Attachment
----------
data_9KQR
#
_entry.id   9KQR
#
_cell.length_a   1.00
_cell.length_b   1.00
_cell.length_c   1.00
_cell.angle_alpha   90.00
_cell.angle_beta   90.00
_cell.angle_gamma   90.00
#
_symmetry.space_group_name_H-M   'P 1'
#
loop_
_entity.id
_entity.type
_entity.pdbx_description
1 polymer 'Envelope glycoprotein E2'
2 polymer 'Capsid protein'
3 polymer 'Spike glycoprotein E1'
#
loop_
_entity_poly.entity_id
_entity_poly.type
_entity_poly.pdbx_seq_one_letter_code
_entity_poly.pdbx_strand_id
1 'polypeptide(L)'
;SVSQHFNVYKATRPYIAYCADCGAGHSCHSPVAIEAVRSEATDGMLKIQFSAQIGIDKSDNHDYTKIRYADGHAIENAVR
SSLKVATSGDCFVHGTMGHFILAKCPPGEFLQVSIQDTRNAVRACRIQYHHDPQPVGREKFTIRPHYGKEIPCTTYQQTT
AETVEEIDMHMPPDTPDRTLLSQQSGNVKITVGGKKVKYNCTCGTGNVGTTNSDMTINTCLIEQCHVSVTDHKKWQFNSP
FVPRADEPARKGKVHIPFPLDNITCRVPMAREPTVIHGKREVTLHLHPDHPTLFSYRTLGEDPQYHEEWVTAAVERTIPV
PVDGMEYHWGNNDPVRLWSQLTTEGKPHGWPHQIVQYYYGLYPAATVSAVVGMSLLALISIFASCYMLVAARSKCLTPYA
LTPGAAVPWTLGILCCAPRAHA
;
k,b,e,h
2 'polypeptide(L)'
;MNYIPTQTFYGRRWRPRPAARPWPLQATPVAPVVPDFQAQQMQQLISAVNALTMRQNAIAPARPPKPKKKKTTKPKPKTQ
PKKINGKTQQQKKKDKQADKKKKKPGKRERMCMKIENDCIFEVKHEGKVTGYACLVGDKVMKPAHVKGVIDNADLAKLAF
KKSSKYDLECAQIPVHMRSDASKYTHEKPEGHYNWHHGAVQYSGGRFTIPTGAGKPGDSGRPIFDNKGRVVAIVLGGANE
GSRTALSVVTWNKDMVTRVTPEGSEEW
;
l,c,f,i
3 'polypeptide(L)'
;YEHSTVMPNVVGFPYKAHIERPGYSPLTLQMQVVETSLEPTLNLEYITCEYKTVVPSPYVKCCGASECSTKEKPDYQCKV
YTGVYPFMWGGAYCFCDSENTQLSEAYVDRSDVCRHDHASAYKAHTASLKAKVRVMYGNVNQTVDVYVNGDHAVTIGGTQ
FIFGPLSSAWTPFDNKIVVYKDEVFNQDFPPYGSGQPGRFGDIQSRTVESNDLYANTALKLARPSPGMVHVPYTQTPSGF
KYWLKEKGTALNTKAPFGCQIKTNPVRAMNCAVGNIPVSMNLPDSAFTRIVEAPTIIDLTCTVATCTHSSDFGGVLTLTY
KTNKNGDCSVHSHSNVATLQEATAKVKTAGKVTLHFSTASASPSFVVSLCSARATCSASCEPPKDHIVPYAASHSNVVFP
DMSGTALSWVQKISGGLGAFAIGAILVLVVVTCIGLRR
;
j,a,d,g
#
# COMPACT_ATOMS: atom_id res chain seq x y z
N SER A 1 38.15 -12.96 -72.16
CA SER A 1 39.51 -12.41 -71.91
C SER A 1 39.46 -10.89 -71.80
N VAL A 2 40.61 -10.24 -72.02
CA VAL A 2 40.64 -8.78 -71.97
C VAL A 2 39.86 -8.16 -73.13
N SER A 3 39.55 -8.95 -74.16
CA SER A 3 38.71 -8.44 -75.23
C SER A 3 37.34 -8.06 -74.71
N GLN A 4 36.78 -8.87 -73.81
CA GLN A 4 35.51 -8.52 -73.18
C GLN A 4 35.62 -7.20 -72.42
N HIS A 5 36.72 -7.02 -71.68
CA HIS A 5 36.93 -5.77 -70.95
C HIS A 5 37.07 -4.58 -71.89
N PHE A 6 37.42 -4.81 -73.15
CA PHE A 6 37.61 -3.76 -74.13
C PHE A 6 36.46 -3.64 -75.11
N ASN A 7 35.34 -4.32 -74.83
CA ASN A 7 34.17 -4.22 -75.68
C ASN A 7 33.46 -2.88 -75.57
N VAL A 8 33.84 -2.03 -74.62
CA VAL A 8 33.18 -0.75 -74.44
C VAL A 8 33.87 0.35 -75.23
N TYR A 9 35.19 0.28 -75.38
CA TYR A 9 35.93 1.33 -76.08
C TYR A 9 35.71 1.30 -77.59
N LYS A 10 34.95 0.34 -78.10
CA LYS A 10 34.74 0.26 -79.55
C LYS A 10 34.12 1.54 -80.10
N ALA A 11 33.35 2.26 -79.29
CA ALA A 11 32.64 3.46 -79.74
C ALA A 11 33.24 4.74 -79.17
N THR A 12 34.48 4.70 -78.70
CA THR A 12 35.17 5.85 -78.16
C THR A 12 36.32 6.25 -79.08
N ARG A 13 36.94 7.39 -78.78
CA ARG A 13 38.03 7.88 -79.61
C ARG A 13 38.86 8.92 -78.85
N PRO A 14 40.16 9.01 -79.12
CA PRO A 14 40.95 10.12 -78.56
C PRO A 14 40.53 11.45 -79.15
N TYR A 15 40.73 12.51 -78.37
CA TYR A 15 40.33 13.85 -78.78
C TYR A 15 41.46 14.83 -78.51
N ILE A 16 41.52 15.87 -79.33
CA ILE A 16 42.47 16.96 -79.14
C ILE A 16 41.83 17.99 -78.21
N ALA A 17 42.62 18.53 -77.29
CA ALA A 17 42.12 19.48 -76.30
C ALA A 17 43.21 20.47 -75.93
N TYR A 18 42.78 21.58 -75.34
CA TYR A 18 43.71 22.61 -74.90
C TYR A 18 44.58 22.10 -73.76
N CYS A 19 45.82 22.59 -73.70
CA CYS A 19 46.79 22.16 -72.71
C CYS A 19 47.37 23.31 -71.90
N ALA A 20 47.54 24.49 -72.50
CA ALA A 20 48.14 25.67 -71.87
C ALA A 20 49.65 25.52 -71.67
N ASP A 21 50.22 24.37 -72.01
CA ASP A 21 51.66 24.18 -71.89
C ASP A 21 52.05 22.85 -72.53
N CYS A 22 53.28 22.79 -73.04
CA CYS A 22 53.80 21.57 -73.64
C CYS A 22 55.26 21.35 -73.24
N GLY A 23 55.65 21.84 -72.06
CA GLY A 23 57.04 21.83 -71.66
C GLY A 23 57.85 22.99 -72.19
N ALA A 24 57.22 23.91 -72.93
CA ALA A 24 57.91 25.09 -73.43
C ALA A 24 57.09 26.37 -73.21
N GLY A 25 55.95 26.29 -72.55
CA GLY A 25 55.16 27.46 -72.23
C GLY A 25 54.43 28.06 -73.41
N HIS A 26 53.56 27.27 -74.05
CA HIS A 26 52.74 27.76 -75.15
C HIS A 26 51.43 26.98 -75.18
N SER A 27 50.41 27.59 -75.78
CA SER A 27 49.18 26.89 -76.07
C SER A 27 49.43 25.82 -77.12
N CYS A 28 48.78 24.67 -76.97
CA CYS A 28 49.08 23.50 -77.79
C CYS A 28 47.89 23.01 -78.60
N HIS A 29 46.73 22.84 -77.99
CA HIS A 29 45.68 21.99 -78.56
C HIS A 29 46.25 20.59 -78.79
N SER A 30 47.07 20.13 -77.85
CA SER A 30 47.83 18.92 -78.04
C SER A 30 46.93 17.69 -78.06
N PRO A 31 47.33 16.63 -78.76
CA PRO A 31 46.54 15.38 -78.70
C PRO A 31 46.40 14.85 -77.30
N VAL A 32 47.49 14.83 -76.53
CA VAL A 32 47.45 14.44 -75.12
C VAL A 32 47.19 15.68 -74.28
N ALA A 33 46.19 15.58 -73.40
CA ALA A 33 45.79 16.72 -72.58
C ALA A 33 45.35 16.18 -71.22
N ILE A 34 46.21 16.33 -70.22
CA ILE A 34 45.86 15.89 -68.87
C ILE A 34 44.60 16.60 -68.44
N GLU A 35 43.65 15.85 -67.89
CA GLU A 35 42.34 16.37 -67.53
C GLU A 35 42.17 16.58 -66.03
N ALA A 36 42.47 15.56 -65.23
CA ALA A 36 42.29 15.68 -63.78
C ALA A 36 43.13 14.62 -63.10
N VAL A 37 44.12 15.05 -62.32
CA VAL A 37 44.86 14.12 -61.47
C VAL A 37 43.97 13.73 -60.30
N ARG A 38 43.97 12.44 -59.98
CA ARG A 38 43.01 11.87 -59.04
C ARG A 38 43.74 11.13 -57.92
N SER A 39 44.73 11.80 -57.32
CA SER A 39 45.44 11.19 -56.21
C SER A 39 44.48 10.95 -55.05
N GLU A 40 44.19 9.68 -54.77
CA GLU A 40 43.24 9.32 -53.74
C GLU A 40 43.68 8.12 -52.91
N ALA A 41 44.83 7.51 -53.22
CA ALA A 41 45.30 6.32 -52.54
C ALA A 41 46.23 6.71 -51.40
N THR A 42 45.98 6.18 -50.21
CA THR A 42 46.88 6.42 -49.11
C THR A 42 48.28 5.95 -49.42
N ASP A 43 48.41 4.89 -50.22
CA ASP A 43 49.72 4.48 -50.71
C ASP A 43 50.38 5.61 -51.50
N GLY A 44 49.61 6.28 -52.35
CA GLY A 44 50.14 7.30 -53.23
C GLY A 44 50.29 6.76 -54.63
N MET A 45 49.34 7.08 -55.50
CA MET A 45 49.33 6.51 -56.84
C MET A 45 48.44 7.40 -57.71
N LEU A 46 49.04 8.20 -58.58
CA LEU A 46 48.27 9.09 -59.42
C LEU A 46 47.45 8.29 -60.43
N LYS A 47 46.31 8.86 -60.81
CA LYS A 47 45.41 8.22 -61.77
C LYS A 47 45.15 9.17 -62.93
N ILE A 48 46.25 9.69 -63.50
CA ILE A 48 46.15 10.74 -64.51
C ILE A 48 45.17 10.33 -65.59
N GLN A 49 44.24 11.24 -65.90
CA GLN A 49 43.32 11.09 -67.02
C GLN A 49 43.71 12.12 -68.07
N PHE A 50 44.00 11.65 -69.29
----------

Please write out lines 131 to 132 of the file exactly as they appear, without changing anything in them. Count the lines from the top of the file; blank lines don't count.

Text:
C HIS A 26 51.43 26.98 -75.18
N SER A 27 50.41 27.59 -75.78